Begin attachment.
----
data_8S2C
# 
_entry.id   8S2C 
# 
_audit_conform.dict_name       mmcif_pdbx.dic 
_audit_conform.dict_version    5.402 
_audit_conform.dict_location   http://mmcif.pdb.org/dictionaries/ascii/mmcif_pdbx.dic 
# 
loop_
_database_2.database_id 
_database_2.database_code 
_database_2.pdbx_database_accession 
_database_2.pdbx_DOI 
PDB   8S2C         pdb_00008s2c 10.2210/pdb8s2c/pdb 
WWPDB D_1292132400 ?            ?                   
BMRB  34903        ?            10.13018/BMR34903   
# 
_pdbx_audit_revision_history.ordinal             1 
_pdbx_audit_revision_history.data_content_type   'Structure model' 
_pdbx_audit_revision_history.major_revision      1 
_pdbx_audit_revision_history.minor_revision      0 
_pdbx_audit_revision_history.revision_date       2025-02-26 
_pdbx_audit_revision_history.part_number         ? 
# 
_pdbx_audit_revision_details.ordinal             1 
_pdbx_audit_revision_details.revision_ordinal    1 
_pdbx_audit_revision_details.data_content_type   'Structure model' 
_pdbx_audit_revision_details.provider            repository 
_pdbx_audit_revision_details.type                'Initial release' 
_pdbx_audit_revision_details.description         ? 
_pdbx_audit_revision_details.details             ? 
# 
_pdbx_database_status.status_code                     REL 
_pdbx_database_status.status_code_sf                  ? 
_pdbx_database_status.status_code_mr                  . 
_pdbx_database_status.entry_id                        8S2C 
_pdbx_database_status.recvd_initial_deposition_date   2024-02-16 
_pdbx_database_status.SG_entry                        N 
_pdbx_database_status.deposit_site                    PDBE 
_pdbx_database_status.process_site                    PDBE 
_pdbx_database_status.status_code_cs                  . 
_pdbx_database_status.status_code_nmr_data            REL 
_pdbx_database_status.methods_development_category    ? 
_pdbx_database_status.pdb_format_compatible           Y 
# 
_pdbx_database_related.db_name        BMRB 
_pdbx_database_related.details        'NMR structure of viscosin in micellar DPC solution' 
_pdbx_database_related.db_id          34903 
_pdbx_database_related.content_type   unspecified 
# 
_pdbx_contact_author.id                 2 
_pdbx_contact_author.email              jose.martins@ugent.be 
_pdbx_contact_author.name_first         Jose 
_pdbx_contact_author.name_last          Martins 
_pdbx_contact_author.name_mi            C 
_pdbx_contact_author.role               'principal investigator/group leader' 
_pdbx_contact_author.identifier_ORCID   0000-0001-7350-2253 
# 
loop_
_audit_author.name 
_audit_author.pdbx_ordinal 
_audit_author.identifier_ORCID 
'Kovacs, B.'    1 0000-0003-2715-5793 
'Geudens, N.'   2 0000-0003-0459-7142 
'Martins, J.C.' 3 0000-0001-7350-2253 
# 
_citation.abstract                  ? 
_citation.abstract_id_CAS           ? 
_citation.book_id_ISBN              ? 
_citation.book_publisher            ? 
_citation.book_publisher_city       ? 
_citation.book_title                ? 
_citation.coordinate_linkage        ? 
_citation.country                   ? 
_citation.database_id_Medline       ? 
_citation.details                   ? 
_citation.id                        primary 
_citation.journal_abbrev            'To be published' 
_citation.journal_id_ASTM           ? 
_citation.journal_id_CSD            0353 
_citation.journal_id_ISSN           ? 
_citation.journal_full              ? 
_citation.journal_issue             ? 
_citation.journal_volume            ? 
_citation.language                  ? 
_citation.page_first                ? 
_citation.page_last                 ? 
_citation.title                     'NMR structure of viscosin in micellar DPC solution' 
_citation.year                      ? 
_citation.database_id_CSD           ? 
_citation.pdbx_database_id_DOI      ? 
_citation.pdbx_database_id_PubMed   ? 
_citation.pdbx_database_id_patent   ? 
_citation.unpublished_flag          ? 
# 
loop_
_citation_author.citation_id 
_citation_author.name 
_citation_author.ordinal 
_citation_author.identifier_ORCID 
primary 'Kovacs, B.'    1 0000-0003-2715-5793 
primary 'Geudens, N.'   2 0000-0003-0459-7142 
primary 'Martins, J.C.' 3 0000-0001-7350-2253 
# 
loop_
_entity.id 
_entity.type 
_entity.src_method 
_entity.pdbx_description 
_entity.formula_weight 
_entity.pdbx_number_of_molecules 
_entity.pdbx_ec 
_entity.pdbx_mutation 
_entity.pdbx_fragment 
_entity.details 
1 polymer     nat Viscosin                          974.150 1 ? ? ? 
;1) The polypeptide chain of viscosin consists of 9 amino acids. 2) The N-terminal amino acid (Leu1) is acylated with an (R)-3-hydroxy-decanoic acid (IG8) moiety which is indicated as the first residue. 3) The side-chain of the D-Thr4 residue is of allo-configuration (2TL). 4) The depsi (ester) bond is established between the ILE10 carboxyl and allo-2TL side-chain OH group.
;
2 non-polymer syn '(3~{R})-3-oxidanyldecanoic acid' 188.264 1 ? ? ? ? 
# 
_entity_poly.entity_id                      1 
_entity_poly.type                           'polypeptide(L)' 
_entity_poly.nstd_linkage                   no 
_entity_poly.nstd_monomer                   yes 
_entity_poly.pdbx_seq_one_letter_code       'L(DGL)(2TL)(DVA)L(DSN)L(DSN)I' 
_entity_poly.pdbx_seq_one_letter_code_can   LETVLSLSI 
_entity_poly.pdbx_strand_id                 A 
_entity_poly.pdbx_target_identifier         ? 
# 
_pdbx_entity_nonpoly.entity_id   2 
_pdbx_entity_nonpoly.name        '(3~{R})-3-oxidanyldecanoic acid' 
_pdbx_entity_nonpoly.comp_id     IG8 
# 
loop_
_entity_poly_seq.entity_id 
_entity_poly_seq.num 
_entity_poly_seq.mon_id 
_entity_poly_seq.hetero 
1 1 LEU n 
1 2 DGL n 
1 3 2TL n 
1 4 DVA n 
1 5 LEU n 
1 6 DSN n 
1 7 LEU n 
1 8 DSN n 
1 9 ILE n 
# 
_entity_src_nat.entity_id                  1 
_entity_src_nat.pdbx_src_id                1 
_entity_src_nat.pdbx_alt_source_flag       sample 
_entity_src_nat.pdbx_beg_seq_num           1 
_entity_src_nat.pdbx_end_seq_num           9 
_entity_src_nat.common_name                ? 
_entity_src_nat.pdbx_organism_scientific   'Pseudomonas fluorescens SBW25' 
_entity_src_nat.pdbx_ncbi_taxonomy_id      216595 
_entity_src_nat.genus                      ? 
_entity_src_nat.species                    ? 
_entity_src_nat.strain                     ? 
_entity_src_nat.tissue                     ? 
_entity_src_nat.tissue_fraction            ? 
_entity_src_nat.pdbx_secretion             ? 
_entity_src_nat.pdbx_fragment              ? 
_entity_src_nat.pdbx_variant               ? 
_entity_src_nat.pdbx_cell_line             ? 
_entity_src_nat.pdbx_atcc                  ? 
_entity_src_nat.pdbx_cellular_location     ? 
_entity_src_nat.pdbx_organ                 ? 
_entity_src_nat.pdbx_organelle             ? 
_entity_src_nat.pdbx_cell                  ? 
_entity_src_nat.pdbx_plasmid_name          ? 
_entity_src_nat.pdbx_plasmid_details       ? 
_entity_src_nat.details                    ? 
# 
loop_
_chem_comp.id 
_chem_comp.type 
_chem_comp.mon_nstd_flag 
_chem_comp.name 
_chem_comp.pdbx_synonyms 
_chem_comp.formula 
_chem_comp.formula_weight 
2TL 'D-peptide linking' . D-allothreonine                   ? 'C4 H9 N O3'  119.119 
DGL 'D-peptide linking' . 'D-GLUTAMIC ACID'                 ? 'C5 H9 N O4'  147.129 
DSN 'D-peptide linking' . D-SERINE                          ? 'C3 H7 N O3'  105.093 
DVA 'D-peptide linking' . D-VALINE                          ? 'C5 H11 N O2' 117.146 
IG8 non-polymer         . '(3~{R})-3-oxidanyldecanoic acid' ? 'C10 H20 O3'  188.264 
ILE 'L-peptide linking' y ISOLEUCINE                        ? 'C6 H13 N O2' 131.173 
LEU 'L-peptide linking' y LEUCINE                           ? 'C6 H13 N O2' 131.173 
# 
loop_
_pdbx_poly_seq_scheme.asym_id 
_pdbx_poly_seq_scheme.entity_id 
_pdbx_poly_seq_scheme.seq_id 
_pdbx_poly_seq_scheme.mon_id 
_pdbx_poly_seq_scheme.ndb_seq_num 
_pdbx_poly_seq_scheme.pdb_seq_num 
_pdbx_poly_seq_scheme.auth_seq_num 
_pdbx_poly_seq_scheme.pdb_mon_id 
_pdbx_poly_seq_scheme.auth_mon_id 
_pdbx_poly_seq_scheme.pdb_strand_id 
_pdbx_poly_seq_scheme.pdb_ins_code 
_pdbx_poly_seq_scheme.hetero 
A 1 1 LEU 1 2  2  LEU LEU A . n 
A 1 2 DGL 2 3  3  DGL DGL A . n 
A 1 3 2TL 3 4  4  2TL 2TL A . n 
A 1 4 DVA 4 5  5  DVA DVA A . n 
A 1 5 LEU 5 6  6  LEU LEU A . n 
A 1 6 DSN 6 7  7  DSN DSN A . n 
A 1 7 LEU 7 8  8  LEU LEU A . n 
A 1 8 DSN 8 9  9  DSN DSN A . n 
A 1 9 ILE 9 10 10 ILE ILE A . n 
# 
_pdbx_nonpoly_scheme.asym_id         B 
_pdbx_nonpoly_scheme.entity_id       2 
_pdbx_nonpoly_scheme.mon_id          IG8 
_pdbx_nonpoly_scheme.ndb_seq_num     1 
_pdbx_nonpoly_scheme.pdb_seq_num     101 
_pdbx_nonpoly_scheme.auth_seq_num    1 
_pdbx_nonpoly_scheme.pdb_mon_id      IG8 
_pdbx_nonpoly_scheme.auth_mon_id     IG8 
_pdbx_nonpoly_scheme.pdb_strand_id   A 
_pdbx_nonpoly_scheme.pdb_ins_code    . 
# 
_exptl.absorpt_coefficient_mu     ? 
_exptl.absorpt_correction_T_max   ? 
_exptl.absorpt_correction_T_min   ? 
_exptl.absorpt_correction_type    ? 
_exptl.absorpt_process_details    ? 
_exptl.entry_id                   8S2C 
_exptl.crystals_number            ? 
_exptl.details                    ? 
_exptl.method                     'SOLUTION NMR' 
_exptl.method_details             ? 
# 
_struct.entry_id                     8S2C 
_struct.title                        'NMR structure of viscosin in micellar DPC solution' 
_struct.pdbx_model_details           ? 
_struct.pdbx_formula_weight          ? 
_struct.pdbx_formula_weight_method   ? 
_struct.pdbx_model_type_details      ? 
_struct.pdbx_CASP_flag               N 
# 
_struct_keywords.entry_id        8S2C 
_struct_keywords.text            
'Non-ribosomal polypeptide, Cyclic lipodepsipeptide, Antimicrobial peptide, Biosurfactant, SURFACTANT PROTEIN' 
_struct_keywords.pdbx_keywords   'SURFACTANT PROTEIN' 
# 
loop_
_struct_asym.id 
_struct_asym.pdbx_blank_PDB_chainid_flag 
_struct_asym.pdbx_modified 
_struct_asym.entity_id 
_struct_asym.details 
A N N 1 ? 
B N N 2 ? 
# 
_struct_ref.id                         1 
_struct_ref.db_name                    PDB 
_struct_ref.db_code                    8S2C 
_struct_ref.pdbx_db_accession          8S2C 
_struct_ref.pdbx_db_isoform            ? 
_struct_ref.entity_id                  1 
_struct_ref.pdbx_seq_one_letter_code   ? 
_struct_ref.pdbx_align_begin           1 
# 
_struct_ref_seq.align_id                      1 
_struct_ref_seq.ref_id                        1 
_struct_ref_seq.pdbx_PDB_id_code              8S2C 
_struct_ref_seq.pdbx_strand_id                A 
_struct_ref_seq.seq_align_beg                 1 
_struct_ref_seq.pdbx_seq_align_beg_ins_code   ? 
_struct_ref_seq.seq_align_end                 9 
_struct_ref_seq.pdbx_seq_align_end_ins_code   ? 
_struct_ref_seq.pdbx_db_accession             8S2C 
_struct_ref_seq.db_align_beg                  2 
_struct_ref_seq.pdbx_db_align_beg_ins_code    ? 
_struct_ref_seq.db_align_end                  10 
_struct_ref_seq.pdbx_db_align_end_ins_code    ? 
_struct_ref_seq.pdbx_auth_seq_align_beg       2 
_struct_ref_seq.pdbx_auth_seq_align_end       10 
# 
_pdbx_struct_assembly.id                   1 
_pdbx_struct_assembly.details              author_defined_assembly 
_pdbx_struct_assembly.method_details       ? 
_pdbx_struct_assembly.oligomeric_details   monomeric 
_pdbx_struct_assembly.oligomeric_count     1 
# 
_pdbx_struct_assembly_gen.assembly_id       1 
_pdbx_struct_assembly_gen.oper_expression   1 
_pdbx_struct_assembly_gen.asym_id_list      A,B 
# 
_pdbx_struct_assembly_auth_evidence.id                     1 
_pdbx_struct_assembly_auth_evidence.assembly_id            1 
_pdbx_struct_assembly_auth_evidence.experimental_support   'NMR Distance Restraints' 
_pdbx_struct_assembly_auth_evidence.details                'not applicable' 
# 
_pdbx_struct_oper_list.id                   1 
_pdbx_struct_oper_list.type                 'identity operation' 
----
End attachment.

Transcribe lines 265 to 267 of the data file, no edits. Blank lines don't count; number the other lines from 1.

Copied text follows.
_struct_ref.pdbx_align_begin           1 
# 
_struct_ref_seq.align_id                      1 